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The flip site of government IT failures: the contractors

October 7, 2013 0 Comments

My friend and colleague Robert La Ferla pointed me to this Boston Globe article detailing problems with certain of Deloitte’s large-scale IT projects for governments (emphasis mine):

In its brochures, Deloitte Consulting proclaims a record of “smooth implementations” of complex technology projects. But in courts, school systems, and government agencies in several states, the roll-out of computer systems built by the global consulting firm has proved to be anything but smooth.

From Florida and Pennsylvania to California, multimillion-dollar projects managed by the New York company have come in behind schedule, over budget, and riddled with problems. It is a situation that has been repeated in Massachusetts this summer; Deloitte was two years late and $6 million over budget in delivering a system to manage unemployment claims, and, separately, the Department of Revenue fired the firm for falling behind on a $114 million tax-system overhaul mired in errors.

In Florida’s Miami-Dade County, school officials fired Deloitte in 2009, partway through an $84 million contract to overhaul the district’s computer system. After paying Deloitte $30 million and having “virtually nothing” usable they could rescue, Superintendent Alberto Carvalho said, the district turned the project over to its in-house technology department, which completed it on time and within the budget. . . .

In a statement, Deloitte defended its efforts on public contracts, saying it has worked with agencies in 45 states.

“Thousands of these projects have been delivered without incident and we acknowledge the challenges we’ve had with certain engagements,’’ Dan Prince, a Deloitte spokesman, said. “That said, we’re proud of what we’ve done in this segment and would not want these few projects to be held up as reflective of our entire body of work.’’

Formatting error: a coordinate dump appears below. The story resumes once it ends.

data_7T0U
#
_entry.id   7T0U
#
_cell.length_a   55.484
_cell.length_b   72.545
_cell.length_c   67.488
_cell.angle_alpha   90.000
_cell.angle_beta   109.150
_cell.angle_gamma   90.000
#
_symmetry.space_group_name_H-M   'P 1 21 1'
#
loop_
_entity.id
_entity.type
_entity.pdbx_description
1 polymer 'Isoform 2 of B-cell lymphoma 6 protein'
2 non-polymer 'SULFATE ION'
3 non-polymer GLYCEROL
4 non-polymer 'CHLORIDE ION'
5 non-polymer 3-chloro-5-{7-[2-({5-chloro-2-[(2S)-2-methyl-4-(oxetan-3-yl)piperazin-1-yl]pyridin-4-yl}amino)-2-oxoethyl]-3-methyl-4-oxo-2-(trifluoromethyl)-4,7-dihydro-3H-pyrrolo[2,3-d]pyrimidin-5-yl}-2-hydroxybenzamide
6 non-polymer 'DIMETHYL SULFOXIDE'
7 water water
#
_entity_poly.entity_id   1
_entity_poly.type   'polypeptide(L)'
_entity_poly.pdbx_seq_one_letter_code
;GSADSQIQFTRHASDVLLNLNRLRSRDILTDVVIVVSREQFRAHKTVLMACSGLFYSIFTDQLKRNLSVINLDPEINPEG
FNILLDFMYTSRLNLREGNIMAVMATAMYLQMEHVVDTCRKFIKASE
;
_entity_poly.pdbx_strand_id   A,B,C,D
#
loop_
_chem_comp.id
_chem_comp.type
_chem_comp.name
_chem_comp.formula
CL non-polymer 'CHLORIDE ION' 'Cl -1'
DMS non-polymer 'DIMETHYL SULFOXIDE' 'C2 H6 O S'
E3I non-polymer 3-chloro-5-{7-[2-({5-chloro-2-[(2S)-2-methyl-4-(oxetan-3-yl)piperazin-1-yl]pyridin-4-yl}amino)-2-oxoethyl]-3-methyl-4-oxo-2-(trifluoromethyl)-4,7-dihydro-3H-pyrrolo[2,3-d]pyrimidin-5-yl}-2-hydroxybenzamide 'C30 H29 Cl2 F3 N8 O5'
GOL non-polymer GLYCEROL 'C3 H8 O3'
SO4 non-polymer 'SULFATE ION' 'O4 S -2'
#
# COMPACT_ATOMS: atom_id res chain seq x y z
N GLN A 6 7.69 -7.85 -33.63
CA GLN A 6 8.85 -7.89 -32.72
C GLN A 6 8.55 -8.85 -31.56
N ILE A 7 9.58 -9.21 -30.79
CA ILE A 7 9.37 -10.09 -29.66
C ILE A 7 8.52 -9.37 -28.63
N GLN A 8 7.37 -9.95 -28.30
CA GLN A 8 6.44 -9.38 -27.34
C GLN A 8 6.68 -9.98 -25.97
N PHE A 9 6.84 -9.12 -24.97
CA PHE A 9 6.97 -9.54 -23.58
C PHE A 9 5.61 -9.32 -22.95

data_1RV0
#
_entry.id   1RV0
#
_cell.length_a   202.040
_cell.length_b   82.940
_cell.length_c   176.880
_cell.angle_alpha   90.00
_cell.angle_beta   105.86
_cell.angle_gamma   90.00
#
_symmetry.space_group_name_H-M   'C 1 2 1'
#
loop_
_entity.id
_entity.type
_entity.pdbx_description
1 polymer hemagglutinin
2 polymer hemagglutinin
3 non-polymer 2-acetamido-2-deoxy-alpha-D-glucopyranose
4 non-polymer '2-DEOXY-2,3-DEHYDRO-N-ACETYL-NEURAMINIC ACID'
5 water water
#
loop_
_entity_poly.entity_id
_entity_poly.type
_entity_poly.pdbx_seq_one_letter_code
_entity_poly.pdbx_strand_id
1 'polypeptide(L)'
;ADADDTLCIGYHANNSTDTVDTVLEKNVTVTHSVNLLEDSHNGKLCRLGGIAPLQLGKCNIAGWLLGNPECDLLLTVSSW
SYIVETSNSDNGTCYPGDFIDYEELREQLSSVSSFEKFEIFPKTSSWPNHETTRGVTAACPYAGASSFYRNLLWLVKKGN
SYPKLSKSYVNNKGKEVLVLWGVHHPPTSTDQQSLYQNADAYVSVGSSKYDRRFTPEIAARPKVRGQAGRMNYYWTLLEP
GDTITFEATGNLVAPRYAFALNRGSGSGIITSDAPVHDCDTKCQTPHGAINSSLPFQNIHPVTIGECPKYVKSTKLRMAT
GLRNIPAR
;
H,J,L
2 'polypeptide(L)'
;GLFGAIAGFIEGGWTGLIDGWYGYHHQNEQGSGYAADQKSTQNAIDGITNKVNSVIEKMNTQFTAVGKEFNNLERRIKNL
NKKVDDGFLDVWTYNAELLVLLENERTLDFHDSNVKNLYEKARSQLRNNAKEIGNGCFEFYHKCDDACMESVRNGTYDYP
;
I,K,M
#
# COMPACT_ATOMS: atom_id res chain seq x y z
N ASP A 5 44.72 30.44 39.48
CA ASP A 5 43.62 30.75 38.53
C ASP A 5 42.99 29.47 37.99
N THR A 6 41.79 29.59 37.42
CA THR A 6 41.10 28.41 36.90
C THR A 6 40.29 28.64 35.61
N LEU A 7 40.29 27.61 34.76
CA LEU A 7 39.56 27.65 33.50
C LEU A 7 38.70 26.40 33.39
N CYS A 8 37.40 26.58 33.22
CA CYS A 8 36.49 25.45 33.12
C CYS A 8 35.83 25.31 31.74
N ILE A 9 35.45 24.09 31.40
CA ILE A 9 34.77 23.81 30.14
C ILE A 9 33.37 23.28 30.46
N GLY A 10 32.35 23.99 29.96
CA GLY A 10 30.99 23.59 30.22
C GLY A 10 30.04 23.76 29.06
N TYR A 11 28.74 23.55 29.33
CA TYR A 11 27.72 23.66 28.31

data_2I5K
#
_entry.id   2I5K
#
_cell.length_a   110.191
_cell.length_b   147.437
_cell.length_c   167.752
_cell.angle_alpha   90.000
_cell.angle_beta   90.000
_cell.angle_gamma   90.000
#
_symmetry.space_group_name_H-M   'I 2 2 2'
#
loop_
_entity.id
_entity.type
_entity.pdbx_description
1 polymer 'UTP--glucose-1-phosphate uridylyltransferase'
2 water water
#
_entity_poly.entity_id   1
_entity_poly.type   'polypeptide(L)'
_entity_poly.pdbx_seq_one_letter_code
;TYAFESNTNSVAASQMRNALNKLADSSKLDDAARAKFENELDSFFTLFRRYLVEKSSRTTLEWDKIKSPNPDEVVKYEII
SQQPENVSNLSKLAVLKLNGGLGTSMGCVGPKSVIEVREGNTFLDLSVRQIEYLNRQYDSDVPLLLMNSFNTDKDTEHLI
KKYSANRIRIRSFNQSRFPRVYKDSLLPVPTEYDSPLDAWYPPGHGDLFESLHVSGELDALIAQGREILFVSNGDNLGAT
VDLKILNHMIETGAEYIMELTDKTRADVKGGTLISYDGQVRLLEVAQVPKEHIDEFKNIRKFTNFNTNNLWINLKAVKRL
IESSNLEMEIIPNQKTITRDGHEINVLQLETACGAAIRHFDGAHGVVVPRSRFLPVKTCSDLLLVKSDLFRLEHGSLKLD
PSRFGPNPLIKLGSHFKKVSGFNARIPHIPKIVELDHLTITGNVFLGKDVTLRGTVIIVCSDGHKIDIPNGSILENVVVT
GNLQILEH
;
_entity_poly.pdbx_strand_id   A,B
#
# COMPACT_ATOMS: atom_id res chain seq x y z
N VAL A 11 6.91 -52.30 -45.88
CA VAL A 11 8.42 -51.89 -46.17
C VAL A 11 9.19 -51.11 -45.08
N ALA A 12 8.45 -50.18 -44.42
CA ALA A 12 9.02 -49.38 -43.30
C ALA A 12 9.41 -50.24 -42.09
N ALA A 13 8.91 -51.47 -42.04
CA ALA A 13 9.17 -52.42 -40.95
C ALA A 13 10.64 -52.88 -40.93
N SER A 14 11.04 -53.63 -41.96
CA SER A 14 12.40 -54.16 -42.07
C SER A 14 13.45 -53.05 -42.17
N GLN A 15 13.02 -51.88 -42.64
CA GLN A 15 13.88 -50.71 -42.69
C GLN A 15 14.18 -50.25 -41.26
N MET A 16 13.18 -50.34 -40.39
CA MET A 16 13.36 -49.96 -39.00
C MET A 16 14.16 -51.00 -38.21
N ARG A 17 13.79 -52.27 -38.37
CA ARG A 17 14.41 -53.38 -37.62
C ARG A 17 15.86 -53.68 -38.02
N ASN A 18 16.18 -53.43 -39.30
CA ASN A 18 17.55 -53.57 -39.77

The problems with several of Deloitte’s systems also spotlight the difficulties that state and local governments often have in managing large technology projects, contracting specialists said. Few agencies have the will to end a project that is going badly, often fearing they will not find another firm to take over the job.

Be sure to read the entire article.

That last cited paragraph underscores a fundamental problem in large-scale IT projects: it can be very hard to find anyone within the organization who has the wisdom, the courage, and — as noted — the will (and, I might add, the institutional power) to pull the plug on a failing IT project. Instead, there is a constant hope that with just a few fixes and some additional staffing, the project can be successfully launched.

My intent is not to pick on Deloitte; I daresay virtually every major IT consulting firm has its share of troubled or failed IT projects, and often for reasons that have to do with the client rather than the firm. But I do want to make it clear that the problems can come from either or both parties in large IT projects such as this.




About the Author:

Webster is Principal and Founder at at Bruce F. Webster & Associates, as well as an Adjunct Professor for the BYU Computer Science Department. He works with organizations to help them with troubled or failed information technology (IT) projects. He has also worked in several dozen legal cases as a consultant and as a testifying expert, both in the United States and Japan. He can be reached at 303.502.4141 or at

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